Tag Archives: hieroglyphics

The Rosetta Stone

Ptolemy VThe Rosetta Stone is an ancient Egyptian stone stele inscribed with a decree issued at Memphis in 196 BC on behalf of King Ptolemy V (see bust).  Originally displayed within a temple, the stele was probably moved during the early Christian or medieval period and eventually used as building material in the construction of Fort Julien near the town of Rashid (Rosetta) in the Nile Delta. It was rediscovered there in 1799 by a soldier  in the French expedition to Egypt. In 1801 when British troops defeated the French in Egypt, the original stone came into British possession. The Rosetta Stone was transported to London and has been on public display at the British Museum since 1802.

Rosetta_StoneAs the first Ancient Egyptian multi-lingual text recovered in modern times, the Rosetta Stone attracted a lot of  attention because it could be used to decipher the untranslated ancient Egyptian language. The decree appears in three scripts: the upper text is Ancient Egyptian hieroglyphs, the middle portion Demotic script, and the lowest Ancient Greek. Casts and copies of the text were disseminated widely among European museums and scholars. Comparing the Ancient Greek translation to the unknown Egyptian language provided the key to the modern understanding of Egyptian hieroglyphs. The translation was completed by Jean -Francois Champollion in 1824.  While other multi-lingual texts have been discovered since, the Rosetta Stone was the essential key to modern understanding of Ancient Egyptian literature and civilization. It is the most-visited object in the British Museum. Doubtful that Britain will turn it over to France or Egypt.
Tomorrow, The Ptolemy Pharaohs in Egypt & the Stone.   Rita Bay

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The Invention of Writing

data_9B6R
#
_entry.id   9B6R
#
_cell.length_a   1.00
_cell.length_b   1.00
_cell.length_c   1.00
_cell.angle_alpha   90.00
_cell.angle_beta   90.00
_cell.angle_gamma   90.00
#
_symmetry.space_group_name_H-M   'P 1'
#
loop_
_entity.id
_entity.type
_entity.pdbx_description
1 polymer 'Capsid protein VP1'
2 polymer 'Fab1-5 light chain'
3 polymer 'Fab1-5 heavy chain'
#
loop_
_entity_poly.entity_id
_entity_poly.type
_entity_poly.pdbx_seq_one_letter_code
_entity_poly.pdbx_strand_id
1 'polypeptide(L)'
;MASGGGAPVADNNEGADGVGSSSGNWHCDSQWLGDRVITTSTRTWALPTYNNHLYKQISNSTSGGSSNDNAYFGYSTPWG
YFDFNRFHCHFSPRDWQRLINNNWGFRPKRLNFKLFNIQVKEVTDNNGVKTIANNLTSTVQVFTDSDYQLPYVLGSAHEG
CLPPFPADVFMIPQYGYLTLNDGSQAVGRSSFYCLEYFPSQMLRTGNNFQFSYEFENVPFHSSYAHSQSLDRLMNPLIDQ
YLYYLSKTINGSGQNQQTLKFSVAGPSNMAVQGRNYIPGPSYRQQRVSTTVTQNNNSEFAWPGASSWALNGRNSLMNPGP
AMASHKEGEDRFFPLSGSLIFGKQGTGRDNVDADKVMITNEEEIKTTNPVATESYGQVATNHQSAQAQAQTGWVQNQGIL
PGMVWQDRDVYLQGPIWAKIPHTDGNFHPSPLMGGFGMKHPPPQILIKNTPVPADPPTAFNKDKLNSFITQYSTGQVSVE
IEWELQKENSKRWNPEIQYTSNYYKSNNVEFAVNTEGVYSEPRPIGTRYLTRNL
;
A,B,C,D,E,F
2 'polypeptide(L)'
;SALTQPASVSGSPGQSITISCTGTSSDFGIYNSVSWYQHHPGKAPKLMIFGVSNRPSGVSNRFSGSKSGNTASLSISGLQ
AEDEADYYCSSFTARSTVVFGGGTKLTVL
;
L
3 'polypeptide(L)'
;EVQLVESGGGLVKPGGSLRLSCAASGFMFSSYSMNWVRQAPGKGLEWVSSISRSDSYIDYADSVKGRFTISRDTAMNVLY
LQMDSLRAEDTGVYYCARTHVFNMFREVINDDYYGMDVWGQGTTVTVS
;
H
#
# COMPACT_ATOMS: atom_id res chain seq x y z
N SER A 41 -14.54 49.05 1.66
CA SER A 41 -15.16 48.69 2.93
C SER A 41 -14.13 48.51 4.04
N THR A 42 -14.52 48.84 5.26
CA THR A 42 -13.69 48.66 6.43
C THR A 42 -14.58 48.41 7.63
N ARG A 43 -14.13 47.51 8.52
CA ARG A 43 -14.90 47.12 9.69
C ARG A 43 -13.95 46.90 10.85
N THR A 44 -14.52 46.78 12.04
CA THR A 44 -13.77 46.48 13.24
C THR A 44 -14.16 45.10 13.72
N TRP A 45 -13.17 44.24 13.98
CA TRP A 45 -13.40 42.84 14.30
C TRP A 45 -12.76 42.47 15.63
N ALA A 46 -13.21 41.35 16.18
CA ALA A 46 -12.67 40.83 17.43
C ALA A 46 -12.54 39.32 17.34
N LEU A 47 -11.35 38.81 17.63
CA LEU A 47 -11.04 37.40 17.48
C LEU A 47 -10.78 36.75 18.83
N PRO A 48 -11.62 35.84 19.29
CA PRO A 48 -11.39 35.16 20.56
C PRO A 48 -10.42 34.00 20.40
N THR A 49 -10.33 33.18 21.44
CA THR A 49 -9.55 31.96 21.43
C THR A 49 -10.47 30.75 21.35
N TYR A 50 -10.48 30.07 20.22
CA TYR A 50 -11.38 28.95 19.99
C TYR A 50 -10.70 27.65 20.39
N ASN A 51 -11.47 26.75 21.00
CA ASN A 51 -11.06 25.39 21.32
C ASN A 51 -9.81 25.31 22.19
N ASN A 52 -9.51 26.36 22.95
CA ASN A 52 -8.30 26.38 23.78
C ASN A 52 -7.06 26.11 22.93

Writing is another invention critical to the development of civilization.  The history of writing is complicated because there is no agreement on what constitutes writing and where and how it developed. For the blog purposes, Sumerian and Egyptian writing will be used as examples. True writing which is an encoded record of a spoken language was preceded by pictographs – pictures representing the object themselves and by proto-writing – a system of ideographs that have expanded beyond referring to only an object.

Egyptian Papyrus

True writing appears in Mesopotamia, specifically Sumer, and Egypt in 3200 BC. Cuneiform script, the original Sumerian writing system, originated from a system of clay tokens used to represent commodities. It evolved into a pictographic system incised into clay tablets with a stylus but by 2600 BC had become a set of syllables representing the Sumerian language.

The Rosetta Stone

Egyptian hieroglyphics followed a similar evolution. While some writing was inscribed on stone, ink and papyrus were also used. The system of hieroglyphics was difficult to learn. Scribes, part of an educated elite who had completed intense training, were used by the temples, pharaohs, and military to maintain records. Jean-Francois Champollion who used the Rosetta Stone to decipher Egyptian hieroglyphics accomplished one of the great academic feats of the 19th century.   Tomorrow,  A System of Laws     Rita Bay

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